DREAM Act Supporters Make Their Case to the US Senate

“I am an American in my heart,” Michigan student Ola Kaso told Senators on Tuesday in the first-ever hearing on the DREAM Act, a bill that would provide a much-needed pathway to citizenship for some undocumented students who attend college or serve in the military.

The hearing, available on webcast and chaired by long-time DREAM supporter Sen. Dick Durbin (D-IL), in the Senate Subcommittee on Immigration, Refugees and Border Security featured a chorus of supporters, ranging from Secretary of Education Arne Duncan to Clifford Stanley, undersecretary of defense, who testified to the bill’s potential benefits to the country’s economy and armed forces.

Among the roughly 800,000 students who would qualify for DREAM are future scientists, business owners, and military leaders. Kaso, 18, who graduated from high school this month after starring in every Advanced Placement course offered, has been accepted into the honors program at the University of Michigan and plans to become a surgeon.

“Imagine what it would mean for us to invest in these students,” wrote NEA in written testimony provided to the committee for the record.

If this all sounds familiar, it’s because it is. The DREAM Act has been around for years – in December, it passed in the U.S. House of Representatives but died in the Senate without a vote. Last month, it was reintroduced by Durbin, Harry Reid (D-NV), and Robert Ménendez (D-NJ), and also co-sponsored in the House by Reps. Howard Berman (D-CA) and Ileana Ros-Lehtinen (R-FL).

Proponents hope the bill fares better this year. Recent polls show that 70 percent of Americans (including 60 percent of Republicans) favor DREAM. And this spring, several state legislatures, including Connecticut and Maryland, passed their own versions, joining states like New Mexico, New York, and Texas.

Nonetheless, it’s unclear if the bill has the necessary votes in the Senate. “Of course we all have compassion for these young people, and we know how Washington has failed to deliver comprehensive immigration reform…Unfortunately, this version of the DREAM Act has several well-known problems,” said Sen. John Cornyn (R-TX). Namely, he argued, it would provide an incentive for illegal immigration.

The way it would work is, to qualify:

  • Students must already have lived in this country for five years,
  • And arrived here at less than 15 years of age.
  • They must show good moral character;
  • Have graduated from high school or earned a GED;
  • And completed at least two years of college or military service in good standing.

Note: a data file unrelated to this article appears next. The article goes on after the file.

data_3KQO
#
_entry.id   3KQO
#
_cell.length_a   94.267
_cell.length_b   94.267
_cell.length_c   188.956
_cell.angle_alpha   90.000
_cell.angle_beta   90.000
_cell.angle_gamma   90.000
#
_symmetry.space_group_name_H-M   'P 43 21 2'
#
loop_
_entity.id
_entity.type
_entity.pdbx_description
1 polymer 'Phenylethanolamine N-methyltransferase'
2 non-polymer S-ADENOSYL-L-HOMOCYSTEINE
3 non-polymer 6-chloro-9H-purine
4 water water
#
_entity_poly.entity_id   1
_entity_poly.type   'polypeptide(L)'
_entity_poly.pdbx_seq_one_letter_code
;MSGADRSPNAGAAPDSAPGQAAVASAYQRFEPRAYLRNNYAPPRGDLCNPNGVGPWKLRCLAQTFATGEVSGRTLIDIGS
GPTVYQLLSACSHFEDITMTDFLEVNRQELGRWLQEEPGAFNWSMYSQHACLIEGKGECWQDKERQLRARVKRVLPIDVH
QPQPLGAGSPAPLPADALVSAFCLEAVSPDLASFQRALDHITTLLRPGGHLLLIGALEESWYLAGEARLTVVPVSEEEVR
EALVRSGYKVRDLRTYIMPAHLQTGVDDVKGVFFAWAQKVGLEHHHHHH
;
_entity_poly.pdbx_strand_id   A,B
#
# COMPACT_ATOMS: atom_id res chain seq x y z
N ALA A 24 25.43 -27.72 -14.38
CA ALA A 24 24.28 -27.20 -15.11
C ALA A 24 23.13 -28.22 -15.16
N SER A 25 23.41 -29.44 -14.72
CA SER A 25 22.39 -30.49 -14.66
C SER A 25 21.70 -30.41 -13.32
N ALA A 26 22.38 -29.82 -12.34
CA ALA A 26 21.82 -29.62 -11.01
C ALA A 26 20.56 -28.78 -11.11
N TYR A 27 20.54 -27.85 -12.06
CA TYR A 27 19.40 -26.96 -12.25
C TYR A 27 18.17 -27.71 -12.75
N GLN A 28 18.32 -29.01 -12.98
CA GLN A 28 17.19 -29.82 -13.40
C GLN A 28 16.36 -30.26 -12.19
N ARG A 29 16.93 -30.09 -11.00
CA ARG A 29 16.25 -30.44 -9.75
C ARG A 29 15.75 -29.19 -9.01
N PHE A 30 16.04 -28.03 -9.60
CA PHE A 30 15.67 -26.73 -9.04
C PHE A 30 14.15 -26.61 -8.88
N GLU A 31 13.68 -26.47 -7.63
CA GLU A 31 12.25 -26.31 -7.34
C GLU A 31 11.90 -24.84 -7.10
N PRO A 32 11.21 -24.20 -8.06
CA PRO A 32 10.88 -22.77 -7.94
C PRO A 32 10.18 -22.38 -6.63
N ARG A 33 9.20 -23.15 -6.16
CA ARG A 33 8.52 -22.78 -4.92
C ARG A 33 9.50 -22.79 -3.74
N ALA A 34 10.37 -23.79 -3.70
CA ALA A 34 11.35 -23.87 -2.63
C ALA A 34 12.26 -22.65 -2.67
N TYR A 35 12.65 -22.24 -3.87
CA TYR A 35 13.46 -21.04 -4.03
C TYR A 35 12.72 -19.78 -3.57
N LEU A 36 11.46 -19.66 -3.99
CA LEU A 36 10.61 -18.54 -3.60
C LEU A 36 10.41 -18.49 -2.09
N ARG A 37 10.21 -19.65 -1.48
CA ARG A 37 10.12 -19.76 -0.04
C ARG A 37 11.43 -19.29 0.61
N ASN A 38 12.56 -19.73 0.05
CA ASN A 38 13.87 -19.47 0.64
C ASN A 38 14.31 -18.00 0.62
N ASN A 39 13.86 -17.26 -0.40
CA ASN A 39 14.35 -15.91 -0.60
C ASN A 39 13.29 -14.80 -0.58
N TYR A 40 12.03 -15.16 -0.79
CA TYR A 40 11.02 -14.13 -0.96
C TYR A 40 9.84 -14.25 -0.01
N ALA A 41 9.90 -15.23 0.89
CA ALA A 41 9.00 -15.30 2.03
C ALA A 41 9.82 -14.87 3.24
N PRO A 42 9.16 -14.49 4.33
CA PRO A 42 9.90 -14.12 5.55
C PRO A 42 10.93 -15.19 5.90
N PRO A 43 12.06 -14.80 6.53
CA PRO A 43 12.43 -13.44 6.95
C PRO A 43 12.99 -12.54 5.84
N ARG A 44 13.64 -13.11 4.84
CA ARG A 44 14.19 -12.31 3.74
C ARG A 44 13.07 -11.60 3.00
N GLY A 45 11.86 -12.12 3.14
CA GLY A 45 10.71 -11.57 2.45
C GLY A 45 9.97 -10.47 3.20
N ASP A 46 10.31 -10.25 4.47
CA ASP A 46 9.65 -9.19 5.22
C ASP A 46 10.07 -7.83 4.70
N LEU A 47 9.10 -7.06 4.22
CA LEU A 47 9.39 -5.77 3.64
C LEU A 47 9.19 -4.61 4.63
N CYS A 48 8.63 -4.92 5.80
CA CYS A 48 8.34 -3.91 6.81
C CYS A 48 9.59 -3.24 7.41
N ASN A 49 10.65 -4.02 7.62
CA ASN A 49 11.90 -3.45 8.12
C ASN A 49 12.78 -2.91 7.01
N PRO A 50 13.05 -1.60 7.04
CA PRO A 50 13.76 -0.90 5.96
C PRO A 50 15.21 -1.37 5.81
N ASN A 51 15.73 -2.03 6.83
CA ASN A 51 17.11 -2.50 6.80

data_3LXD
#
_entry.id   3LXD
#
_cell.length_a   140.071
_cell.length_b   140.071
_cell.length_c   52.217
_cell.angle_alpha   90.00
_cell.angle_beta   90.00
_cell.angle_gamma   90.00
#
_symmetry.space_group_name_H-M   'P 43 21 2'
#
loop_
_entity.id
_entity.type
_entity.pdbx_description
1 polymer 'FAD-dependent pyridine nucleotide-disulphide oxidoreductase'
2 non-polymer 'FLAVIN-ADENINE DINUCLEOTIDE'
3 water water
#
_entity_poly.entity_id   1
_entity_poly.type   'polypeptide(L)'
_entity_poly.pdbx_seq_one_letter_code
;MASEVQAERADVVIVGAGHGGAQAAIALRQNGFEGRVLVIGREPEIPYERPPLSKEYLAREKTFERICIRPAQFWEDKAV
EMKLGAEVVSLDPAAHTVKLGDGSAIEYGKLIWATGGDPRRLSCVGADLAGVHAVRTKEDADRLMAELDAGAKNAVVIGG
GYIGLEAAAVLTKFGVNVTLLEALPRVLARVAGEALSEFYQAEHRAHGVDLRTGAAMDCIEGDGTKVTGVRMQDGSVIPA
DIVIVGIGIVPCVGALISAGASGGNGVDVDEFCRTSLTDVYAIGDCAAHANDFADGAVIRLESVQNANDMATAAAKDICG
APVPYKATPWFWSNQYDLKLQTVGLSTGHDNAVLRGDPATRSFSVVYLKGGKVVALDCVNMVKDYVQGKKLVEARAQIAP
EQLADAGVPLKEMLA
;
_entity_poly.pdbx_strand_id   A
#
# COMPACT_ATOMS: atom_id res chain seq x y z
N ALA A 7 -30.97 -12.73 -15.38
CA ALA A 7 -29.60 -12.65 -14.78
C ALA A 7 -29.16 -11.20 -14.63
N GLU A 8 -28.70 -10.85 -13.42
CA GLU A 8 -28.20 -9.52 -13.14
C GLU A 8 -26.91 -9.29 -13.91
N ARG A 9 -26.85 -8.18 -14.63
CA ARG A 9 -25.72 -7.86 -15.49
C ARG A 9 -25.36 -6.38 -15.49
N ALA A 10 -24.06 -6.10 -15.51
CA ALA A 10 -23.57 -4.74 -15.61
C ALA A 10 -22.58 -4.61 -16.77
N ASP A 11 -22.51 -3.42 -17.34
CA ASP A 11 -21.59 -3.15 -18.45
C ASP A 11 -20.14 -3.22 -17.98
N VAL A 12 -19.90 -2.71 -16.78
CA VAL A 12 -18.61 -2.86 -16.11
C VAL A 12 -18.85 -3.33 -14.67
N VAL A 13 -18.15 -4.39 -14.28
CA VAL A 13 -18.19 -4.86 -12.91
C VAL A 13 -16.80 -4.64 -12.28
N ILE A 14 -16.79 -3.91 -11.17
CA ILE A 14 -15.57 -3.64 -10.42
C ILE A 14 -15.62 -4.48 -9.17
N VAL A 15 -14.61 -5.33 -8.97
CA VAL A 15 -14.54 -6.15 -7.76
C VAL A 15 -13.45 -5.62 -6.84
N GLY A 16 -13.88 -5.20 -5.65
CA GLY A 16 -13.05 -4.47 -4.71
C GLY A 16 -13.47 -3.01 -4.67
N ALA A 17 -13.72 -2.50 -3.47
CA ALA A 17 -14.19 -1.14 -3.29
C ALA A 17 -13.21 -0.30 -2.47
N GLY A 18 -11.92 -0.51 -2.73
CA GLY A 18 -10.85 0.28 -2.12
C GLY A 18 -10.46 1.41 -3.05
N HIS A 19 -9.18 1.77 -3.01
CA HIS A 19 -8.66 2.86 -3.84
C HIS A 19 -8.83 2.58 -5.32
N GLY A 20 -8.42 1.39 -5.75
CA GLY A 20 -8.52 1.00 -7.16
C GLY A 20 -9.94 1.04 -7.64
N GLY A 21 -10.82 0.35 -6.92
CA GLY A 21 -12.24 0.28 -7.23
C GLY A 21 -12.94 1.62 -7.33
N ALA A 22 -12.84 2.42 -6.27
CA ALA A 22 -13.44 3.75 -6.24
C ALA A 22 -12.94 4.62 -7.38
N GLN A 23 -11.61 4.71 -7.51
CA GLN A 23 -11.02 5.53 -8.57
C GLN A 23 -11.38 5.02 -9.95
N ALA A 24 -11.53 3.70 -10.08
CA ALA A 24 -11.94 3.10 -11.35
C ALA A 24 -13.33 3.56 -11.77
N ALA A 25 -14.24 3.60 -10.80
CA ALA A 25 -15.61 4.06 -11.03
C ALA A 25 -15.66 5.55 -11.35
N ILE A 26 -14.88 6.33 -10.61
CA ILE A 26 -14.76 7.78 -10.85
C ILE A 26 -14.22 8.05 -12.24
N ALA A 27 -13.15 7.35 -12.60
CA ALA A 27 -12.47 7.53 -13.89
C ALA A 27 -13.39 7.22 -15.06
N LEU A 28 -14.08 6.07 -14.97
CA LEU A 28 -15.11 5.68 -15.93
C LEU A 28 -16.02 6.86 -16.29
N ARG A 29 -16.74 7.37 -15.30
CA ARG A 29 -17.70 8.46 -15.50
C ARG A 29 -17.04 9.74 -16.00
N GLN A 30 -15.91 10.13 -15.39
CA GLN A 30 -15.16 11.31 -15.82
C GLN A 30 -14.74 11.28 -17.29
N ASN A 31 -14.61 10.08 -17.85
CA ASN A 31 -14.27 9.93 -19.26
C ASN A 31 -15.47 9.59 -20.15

Mary Ann Pacheco, a professor at California’s Rio Hondo Community College, knows students who fit the bill. “These are students who still believe in the American Dream,” she said. Their talent potential is something this country should be exploiting – “in a positive way,” she said. “I don’t see the DREAM Act as a remedy for the problems of immigrants – I see it as a remedy for the problems of this nation.”

Certainly it would have an economic benefit, as Duncan pointed out. The likely beneficiaries of the DREAM Act would earn between $1.4 and $3.6 trillion over the next 40 years, if they became legal residents, and pay billions and billions in taxes, according to recent UCLA research.

And it also would be a benefit to the country’s armed services, which anticipates another recruiting crisis as the economy continues to recover. “Military officials are quite aware that this is a very large cohort of young people who could be eligible to join the military,” said Lieut. Col. (Ret.) Margaret Stocks to reporters Monday. One longitudinal study at the Pentagon actually found that non-citizens have performed better in the armed services than citizens, she said.

The alternative is deportation, which hardly makes sense for this country, Durbin said. “When I look around this room, I see America’s future – our doctors, our teachers, our nurses, our engineers, our scientists, our soldiers, our congressmen, our senators and maybe our president.”

“How could I be sent to place I [do] not remember?” asked Kaso. “I have considered one country, and one country only, to be my home. America is my home, not Albania.”


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